National Park Service.
Notice is here given in accordance with the Native American Graves Protection and Repatriation Act (NAGPRA), 25 U.S.C. 3003, of the completion of an inventory of human remains in the possession of the New York State Museum, Albany, NY. The human remains were removed from the Parker Farm site, Schuyler County, NY.
This notice is published as part of the National Park Service's administrative responsibilities under NAGPRA, 25 U.S.C. 3003 (d)(3). The determinations in this notice are the sole responsibility of the museum, institution, or Federal agency that has control of the Native American human remains. The National Park Service is not responsible for the determinations in this notice.
A detailed assessment of the human remains was made by New York State Museum professional staff in consultation with representatives of the Cayuga Nation of New York and the Seneca¯Cayuga Tribe of Oklahoma.
In 1915, human remains representing one individual were removed during sand and gravel mining from the Parker Farm site (NYSM site no. 2190), Hector Township, Schuyler County, NY, by employees of the State Commission of Highways. The human remains were donated to the New York State Museum by Irving J. Morris, Secretary of the State Commission of Highways, the same year. No known individual was identified. No associated funerary objects are present.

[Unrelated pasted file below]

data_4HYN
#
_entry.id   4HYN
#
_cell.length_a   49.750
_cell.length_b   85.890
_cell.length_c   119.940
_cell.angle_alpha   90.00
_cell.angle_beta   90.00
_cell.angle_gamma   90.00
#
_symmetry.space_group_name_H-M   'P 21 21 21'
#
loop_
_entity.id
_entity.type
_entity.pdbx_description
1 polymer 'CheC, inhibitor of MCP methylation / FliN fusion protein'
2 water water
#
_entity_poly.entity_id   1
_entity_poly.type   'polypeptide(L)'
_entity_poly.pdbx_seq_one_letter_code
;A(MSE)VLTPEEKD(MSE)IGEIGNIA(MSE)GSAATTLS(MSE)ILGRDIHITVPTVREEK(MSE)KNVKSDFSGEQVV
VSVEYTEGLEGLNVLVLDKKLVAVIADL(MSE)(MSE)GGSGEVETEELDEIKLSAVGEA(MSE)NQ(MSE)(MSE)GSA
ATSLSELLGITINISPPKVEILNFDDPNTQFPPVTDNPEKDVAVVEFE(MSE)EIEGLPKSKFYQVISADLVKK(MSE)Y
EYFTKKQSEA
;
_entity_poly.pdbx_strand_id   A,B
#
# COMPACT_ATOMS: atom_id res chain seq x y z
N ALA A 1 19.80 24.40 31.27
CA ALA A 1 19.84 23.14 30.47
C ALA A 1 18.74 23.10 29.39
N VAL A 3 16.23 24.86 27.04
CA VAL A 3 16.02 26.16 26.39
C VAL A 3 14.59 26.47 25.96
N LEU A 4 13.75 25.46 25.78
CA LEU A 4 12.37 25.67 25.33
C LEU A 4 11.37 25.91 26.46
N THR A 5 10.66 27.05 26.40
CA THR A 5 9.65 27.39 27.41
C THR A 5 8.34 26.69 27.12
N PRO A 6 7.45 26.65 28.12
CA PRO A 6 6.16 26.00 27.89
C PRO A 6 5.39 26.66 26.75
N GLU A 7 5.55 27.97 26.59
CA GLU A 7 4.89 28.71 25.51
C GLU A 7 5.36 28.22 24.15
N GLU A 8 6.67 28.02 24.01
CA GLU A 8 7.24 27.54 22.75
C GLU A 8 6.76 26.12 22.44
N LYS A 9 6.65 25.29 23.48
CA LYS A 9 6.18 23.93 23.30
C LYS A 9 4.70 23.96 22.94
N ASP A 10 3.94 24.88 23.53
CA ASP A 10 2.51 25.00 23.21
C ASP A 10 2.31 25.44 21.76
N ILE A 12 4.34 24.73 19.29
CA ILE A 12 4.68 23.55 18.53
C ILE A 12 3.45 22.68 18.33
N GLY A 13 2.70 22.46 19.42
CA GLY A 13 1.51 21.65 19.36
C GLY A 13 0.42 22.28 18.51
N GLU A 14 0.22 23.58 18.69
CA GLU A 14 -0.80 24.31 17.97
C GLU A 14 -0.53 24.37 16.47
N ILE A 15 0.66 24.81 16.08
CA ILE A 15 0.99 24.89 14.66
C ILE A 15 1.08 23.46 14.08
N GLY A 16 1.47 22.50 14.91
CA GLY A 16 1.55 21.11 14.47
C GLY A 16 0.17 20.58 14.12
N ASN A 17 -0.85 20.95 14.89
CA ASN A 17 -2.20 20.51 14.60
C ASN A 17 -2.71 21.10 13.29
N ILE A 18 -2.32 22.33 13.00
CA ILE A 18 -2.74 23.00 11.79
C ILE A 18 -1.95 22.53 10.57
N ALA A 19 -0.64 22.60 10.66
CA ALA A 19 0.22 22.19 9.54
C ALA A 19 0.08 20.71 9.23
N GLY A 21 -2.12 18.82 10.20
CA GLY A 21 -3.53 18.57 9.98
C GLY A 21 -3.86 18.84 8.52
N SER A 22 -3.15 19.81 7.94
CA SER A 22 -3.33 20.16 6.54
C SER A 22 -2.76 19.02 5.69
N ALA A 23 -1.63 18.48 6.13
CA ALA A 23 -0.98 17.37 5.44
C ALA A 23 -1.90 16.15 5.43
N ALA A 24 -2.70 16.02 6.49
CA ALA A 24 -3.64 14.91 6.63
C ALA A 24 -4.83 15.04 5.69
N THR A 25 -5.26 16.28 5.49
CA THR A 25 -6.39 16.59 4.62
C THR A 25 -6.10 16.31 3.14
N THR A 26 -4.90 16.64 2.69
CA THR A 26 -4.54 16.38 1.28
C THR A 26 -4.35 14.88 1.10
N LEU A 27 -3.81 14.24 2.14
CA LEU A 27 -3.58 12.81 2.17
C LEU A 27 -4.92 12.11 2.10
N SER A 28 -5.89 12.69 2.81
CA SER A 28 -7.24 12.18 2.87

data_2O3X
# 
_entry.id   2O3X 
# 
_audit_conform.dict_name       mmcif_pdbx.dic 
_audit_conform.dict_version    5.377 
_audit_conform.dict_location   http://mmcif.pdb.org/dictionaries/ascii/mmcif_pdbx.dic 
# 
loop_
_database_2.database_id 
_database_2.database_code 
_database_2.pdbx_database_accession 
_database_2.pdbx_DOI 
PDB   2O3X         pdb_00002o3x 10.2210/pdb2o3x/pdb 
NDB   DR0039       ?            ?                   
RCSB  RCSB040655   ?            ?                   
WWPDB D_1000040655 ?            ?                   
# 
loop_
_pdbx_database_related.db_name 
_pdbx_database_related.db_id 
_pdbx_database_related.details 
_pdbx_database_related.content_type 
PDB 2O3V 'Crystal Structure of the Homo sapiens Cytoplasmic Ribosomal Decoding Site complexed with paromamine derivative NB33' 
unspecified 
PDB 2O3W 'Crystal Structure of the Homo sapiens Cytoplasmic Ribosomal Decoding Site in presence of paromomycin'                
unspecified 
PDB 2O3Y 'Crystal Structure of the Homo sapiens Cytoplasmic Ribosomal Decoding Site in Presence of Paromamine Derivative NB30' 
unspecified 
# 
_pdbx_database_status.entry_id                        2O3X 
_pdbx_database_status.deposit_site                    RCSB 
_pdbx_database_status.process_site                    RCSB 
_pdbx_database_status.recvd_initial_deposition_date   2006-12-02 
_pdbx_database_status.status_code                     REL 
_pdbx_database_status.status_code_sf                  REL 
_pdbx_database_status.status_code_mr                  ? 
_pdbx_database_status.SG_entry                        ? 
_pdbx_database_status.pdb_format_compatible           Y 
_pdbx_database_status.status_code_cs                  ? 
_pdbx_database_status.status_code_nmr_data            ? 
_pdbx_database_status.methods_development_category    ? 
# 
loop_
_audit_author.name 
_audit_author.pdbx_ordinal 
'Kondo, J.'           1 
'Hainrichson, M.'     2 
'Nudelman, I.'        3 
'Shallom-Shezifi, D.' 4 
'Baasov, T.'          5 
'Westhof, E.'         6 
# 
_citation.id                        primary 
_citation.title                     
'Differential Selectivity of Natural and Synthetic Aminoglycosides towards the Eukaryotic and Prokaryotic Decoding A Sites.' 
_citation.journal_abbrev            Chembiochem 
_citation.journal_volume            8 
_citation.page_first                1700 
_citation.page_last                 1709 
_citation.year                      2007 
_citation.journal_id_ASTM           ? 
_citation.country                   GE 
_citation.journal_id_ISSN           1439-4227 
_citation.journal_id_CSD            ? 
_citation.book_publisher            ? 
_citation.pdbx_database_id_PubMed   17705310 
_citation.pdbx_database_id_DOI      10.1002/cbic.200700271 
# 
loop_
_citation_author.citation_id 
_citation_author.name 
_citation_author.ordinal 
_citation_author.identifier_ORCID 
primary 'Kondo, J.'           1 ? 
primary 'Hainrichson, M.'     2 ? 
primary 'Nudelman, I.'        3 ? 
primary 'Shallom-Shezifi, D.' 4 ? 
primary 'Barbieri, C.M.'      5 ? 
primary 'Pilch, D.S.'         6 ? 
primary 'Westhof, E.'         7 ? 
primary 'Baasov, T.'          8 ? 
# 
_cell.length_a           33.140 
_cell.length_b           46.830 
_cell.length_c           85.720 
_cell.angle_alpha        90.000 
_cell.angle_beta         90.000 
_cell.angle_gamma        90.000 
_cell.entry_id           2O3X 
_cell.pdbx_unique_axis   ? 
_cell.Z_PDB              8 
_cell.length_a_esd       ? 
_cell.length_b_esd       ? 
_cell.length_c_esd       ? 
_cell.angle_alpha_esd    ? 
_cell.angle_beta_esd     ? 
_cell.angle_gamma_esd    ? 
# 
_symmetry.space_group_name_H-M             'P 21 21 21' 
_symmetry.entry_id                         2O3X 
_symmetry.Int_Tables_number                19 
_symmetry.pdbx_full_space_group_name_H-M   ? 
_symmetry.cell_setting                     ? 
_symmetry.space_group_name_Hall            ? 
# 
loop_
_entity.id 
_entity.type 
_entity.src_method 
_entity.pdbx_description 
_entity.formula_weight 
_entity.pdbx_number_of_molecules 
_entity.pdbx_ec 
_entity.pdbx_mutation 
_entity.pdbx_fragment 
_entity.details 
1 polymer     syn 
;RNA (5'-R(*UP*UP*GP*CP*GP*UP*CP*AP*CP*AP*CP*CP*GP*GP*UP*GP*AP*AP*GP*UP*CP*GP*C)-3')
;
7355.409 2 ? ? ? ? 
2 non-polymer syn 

At an unknown date between 1915 and 1924, human remains representing seven individuals were removed from disturbed contexts at the Parker Farm site by Perry City town supervisor Dr. J.M. Townsend. Dr. Townsend donated the human remains to the New York State Museum in 1924. No known individuals were identified. No associated funerary objects are present.
The Parker Farm site is located between Cayuga Lake and Owasco Lake, NY. It is a habitation site and cemetery that was possibly palisaded. The types of ceramics recovered during excavation indicate that the site was inhabited circa A.D. 1525¯1550. Archeological evidence and oral history indicate that Native American communities in this region in the 16th century are ancestral to the present¯day Cayuga Indians.
Officials of the New York State Museum have determined that, pursuant to 25 U.S.C. 3001 (9¯10), the human remains described above represent the physical remains of eight individuals of Native American ancestry. Officials of the New York State Museum also have determined that, pursuant to 25 U.S.C. 3001 (2), there is a relationship of shared group identity that can be reasonably traced between the Native American human remains and the Cayuga Nation of New York and the Seneca¯Cayuga Tribe of Oklahoma
Representatives of any other Indian tribe that believes itself to be culturally affiliated with the human remains should contact Lisa M. Anderson, NAGPRA Coordinator, New York State Museum, 3122 Cultural Education Center, Albany, New York 12230, telephone (518) 486¯2020, before May 2, 2005. Repatriation of the human remains to the Cayuga Nation of New York and the Seneca¯Cayuga Tribe of Oklahoma may proceed after that date if no additional claimants come forward.
The New York State Museum is responsible for notifying the Cayuga Nation of New York and the Seneca¯Cayuga Tribe of Oklahoma that this notice has been published.Start Signature
Manager, National NAGPRA Program.
[FR Doc. 05-6463 Filed 3-31-05; 8:45 am]
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